yes, but my point was that the ships were almost totally digital renders, whereas the previous 3 films were entirely physical models. I prefer the physical model, unless the digital one is just stunningly good, which I have not seen that many of.


"Almost entirely" just isn't the case, though, which is what my point was. There are many, many shots of physical models in the movie - often supplemented with digital creations, sure (for example, the pod racer shots typically have a CG animated driver character composited into the cockpit of a physical miniature pod racer), but there really are a ton of traditional miniatures used throughout the movie, and in fact there were more of them made for this one movie than for all three movies of the original trilogy combined.

 
 
 Posted:   Feb 19, 2014 - 7:36 PM   
 By:   Joe E.   (Member)

Dupe post

 
 Posted:   Feb 19, 2014 - 9:26 PM   
 By:   Mr Greg   (Member)

EDIT: At this point I've gotta offer an apology to Mr. Greg for steering so far off-topic like I did. I just couldn't help running off at the mouth a little.

Carry on - the thread's main subject is done and dusted!! wink

 
 
 Posted:   Feb 20, 2014 - 4:45 AM   
 By:   Ado   (Member)

What is your source on that 'tons of models" Joe?

 
 
 Posted:   Feb 20, 2014 - 6:20 AM   
 By:   Joe E.   (Member)

Originally? StarWars.com (the official site), in coverage of the first prequels' effects, back in the late '90s / early 2000s; I've since seen it reiterated in various places.

I will try to find links to online articles. However, some of the best documentation may come from print, and I'll just have to tell you about the books and such and let you look them up on your own.

 
 
 Posted:   Feb 20, 2014 - 6:40 AM   
 By:   Ado   (Member)

Joe

http://en.wikipedia.org/wiki/Star_Wars_Episode_I:_The_Phantom_Menace#Effects

While it sounds like they used some junk yard parts and some designed physical models as reference points, props and scanned objects, it sounds like they were very few actual on screen physical models. Whereas the previous three films did not rely on any digitized models or CG creations at all. So the actual on screen practical models is a lot fewer than you are thinking, although physical objects might have been a starting point, like Pixar does when they model a character with clay or something.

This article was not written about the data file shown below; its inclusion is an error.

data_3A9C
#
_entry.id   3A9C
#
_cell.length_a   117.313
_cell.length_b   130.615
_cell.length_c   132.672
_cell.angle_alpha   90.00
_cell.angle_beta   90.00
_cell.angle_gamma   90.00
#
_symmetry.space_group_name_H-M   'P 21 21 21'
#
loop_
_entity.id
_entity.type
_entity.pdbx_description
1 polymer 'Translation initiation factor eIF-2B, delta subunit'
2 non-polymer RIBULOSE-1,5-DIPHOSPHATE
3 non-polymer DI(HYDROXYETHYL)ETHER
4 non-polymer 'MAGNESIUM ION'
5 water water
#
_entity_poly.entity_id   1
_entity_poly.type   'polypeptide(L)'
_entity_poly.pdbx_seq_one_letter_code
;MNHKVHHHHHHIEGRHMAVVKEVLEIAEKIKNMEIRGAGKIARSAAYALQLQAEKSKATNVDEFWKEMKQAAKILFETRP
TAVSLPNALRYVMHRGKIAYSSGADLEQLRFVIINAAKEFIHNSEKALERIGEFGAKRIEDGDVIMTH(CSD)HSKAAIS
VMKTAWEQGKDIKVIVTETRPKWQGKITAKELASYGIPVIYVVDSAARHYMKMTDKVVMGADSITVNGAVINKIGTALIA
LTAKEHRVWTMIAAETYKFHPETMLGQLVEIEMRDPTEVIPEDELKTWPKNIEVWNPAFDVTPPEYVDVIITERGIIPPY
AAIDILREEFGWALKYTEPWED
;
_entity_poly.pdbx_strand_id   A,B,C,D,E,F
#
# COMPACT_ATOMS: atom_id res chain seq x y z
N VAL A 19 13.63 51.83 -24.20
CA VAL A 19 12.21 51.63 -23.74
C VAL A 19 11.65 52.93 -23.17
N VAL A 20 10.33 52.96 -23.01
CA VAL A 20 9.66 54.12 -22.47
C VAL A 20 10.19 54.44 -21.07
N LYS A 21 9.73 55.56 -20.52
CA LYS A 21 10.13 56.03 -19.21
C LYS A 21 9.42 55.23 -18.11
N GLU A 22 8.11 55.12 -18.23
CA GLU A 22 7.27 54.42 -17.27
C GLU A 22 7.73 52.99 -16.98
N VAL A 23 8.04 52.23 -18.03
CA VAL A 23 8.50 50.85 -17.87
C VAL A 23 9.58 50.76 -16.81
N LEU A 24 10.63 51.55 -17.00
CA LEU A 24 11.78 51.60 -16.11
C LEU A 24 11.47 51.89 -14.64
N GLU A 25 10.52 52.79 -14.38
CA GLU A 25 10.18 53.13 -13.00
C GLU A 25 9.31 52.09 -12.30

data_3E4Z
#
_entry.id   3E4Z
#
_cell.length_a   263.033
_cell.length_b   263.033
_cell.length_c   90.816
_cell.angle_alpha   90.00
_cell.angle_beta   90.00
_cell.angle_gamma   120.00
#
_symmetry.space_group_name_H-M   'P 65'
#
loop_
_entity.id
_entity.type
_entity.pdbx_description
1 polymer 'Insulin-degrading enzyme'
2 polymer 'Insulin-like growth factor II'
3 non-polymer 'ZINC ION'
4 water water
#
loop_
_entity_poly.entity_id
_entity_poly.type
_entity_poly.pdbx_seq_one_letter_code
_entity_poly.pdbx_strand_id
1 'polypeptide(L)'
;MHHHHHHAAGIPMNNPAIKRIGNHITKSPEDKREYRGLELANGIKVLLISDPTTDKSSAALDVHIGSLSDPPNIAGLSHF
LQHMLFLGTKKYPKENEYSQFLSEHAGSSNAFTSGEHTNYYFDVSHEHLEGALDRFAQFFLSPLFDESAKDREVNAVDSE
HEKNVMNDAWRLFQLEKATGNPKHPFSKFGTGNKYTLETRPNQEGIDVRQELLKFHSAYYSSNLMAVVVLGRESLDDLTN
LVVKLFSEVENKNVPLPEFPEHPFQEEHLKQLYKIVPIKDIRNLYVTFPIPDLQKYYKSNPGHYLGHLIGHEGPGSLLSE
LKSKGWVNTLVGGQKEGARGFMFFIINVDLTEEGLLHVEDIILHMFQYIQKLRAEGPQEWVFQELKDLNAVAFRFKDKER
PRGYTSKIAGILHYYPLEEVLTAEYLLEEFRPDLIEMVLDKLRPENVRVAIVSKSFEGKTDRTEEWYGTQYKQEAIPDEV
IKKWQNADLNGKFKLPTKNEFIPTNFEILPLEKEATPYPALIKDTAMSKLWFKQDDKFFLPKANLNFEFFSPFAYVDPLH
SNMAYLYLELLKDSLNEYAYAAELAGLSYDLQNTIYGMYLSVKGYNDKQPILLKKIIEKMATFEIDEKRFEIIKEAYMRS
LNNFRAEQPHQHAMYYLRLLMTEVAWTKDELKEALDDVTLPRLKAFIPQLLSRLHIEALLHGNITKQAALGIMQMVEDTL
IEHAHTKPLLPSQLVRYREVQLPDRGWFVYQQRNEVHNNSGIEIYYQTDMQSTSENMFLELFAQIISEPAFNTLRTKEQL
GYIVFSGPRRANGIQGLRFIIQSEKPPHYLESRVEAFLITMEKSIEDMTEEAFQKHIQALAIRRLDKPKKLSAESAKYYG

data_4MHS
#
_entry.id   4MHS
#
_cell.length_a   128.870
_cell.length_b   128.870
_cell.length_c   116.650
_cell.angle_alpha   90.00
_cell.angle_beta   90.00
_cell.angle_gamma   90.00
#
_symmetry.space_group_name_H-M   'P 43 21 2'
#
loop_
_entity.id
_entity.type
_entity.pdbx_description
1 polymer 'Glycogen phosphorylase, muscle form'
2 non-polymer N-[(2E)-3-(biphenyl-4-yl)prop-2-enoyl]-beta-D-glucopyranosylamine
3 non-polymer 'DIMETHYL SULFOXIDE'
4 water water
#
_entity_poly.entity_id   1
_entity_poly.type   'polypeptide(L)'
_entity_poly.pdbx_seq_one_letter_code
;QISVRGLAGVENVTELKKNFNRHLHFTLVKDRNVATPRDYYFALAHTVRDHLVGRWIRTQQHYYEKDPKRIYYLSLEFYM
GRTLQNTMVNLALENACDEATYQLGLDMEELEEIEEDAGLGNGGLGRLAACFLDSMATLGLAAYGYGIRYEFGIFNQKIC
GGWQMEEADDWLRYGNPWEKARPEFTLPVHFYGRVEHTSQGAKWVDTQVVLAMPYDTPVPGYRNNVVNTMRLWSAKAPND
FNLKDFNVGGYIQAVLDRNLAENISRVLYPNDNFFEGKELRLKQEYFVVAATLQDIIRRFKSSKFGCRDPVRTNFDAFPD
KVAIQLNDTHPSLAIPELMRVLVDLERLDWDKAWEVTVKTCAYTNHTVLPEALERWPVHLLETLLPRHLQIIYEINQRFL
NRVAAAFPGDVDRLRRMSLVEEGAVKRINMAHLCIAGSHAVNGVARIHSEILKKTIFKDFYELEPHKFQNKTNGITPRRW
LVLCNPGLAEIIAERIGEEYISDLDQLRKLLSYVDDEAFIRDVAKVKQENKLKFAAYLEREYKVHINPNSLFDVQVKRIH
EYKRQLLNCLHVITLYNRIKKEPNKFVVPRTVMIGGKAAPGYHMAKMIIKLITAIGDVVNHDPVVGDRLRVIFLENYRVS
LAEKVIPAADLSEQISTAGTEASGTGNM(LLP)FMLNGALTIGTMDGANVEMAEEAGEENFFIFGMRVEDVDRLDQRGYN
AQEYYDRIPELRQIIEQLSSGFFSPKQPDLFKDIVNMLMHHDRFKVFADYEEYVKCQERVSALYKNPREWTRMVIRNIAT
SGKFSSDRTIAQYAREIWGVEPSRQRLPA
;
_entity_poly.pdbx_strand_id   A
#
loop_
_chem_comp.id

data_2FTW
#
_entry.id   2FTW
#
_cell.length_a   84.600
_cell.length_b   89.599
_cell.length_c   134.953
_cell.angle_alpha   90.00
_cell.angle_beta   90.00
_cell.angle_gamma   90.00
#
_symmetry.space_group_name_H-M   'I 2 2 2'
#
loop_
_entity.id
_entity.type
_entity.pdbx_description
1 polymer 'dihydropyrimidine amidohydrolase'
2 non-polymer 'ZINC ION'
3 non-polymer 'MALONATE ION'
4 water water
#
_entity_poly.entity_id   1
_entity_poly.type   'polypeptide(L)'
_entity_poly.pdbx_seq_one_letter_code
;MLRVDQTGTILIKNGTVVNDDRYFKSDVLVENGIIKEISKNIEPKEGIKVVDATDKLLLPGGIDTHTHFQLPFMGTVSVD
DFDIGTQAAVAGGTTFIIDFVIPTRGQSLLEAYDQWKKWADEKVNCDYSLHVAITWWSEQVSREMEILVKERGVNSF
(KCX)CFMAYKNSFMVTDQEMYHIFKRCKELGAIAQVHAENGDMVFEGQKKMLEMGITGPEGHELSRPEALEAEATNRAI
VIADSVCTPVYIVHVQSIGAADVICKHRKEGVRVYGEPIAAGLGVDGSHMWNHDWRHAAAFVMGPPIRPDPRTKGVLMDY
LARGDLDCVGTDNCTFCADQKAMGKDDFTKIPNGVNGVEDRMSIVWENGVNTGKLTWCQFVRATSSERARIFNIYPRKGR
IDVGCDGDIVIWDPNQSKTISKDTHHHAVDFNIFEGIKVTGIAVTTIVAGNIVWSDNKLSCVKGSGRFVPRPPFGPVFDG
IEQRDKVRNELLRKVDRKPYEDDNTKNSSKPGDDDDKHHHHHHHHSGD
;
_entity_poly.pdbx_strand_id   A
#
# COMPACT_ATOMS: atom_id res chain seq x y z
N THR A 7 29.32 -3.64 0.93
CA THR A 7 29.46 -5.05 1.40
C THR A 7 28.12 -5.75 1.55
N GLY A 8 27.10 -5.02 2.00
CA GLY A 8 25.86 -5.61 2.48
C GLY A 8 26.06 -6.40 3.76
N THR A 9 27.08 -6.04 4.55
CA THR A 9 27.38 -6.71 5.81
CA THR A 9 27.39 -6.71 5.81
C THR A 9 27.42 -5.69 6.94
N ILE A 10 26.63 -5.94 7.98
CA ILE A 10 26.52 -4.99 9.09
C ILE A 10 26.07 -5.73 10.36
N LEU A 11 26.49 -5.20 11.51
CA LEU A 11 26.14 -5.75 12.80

Posted:   Feb 20, 2014 - 7:17 AM   
 By:   Joe E.   (Member)

Joe

http://en.wikipedia.org/wiki/Star_Wars_Episode_I:_The_Phantom_Menace#Effects

While it sounds like they used some junk yard parts and some designed physical models as reference points, props and scanned objects, it sounds like they were very few actual on screen physical models. Whereas the previous three films did not rely on any digitized models or CG creations at all. So the actual on screen practical models is a lot fewer than you are thinking, although physical objects might have been a starting point, like Pixar does when they model a character with clay or something.


I saw that link while I was writing my previous post, and while it's technically compatible with what I said it does understate the use of physical miniatures on the production, possibly to emphasize the increased prominence of CGI in the movie. However, there are many visual effects shots that use both - a CG character puppet composited into the cockpit of a physically-built miniature vehicle (such as Sebulba in his podracer, for example).

There are a number of effects in the movie that are rather startlingly low-tech, in fact - for example, initial establishing shots of the starting line and spectator seating at the podrace not only use physical models for the buildings, but represent the teeming multitudes of spectators with ordinary cotton swabs with the heads colored, suspended through slits in the seating to allow most of their length to swing freely, thus giving slight movement to the heads above, creating the illusion of a shifting, moving crowd when viewed from a distance. Similarly, the waterfalls coming from the side of the cliff face on which the palace sits at Naboo were represented not by digital particle and fluid simulations, but by pouring ordinary salt, to create the illusion of white foam and spray.

 
 
 Posted:   Feb 20, 2014 - 9:23 AM   
 By:   Joe E.   (Member)

Here's a look at some of what I was talking about:






... and some more miniature set work from Star Wars - Episode I: The Phantom Menace:



... and the source of those, a talk with veteran ILM modelmakers discussing their work over the years, including on both the original and prequel trilogies:

http://www.tested.com/art/makers/456482-ilm-star-wars-maker-faire-talk/

Apologies for being so slow to provide documentation; I'm at work, and I've been responding to this thread during idle moments. I'll try to provide a lot more evidence in the near future, but I've got a busy couple days ahead of me so it might be a while.

 
 
 Posted:   Feb 20, 2014 - 9:42 AM   
 By:   Joe E.   (Member)

Oh, and apologies to Mr. Greg for the thread derailment. Should I start a new one for this discussion?